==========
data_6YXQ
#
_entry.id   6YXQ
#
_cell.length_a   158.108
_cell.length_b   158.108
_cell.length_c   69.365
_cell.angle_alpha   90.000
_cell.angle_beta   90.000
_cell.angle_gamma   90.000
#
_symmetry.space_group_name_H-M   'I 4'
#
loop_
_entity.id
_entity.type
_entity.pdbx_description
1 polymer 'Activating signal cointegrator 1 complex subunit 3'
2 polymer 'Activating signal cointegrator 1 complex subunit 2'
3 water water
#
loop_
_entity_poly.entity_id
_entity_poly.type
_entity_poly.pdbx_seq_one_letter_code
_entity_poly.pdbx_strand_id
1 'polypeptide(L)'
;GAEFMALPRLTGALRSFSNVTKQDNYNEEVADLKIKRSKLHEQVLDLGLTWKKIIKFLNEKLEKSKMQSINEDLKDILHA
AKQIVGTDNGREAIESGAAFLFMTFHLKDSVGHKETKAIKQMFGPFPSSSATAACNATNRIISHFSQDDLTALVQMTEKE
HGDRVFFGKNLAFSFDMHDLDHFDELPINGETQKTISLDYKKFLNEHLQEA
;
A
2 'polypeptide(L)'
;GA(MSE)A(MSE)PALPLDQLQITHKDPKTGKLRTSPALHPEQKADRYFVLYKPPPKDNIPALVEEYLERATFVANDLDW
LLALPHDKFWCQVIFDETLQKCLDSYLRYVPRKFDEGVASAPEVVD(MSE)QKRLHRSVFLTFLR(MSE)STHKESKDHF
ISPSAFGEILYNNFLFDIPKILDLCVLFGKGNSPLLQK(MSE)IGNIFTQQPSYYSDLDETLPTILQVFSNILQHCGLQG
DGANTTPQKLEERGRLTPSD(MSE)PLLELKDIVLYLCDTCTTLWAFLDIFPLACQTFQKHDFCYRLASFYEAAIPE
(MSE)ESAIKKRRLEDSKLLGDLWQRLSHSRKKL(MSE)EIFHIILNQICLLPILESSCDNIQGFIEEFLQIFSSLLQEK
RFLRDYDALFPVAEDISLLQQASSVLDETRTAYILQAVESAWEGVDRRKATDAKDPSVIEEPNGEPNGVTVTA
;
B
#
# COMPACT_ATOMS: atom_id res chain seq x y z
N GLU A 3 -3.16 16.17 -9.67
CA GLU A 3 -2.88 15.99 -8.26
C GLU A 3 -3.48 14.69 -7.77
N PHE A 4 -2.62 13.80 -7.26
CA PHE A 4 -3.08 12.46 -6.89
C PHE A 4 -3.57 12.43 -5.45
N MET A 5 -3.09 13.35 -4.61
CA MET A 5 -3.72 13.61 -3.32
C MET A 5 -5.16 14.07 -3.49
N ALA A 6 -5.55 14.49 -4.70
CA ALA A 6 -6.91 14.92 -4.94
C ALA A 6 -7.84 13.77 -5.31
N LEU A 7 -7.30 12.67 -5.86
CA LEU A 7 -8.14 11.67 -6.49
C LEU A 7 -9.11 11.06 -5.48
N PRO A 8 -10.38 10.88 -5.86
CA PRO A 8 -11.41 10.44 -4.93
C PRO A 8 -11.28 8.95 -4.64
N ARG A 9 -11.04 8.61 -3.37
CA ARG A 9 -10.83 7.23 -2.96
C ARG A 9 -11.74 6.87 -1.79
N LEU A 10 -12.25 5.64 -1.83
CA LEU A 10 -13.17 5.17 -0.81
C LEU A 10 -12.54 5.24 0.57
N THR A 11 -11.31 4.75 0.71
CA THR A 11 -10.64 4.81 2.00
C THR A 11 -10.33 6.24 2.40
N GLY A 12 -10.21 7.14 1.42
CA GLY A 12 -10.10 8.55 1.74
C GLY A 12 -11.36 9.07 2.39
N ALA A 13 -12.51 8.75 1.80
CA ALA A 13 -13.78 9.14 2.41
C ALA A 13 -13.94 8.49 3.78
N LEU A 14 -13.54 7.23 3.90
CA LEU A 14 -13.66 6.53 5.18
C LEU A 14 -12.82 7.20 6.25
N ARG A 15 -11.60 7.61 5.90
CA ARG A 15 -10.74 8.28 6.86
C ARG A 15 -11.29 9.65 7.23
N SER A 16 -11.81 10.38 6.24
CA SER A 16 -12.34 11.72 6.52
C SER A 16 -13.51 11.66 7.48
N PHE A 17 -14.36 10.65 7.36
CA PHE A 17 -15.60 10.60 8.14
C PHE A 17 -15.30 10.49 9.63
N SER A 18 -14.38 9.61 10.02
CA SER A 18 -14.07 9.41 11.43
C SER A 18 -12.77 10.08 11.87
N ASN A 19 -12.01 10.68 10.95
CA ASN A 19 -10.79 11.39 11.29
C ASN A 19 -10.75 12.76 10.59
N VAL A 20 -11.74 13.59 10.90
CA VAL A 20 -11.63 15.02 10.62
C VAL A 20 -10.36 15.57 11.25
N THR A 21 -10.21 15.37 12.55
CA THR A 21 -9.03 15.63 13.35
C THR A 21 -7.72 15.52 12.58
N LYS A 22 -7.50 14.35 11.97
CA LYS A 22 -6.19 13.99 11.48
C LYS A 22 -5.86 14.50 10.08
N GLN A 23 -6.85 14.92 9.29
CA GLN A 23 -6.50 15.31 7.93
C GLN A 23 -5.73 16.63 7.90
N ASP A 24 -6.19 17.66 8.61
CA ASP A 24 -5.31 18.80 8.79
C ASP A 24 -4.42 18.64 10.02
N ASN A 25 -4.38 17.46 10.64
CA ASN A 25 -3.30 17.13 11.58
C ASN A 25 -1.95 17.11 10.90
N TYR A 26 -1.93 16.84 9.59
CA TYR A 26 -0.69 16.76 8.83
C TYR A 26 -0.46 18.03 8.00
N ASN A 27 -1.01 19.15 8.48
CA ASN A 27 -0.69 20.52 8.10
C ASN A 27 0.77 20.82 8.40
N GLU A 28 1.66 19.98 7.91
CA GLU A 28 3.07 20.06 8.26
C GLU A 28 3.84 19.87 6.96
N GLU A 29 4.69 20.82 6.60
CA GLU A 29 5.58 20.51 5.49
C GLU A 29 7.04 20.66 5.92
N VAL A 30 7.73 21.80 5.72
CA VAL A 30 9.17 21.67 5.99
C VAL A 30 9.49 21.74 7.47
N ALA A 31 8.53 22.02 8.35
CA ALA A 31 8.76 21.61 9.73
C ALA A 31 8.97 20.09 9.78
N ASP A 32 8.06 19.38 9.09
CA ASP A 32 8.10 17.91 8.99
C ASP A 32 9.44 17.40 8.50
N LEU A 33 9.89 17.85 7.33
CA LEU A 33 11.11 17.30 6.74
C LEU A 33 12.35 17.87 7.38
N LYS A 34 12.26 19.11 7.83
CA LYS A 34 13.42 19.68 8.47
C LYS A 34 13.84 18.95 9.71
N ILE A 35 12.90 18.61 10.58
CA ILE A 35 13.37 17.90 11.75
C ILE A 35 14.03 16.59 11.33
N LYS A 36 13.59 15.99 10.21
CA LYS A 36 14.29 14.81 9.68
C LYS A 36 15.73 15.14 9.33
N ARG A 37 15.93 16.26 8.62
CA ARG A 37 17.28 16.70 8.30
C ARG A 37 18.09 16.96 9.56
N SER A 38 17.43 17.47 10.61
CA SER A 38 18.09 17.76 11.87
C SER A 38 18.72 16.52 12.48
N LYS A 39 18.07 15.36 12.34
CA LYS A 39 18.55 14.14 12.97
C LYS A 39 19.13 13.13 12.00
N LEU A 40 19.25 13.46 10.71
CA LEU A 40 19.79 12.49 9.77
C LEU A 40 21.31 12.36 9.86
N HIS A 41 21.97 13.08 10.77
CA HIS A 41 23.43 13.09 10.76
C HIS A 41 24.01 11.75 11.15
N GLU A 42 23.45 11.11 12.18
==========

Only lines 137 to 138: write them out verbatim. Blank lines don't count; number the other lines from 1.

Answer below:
N LYS A 34 12.26 19.11 7.83
CA LYS A 34 13.42 19.68 8.47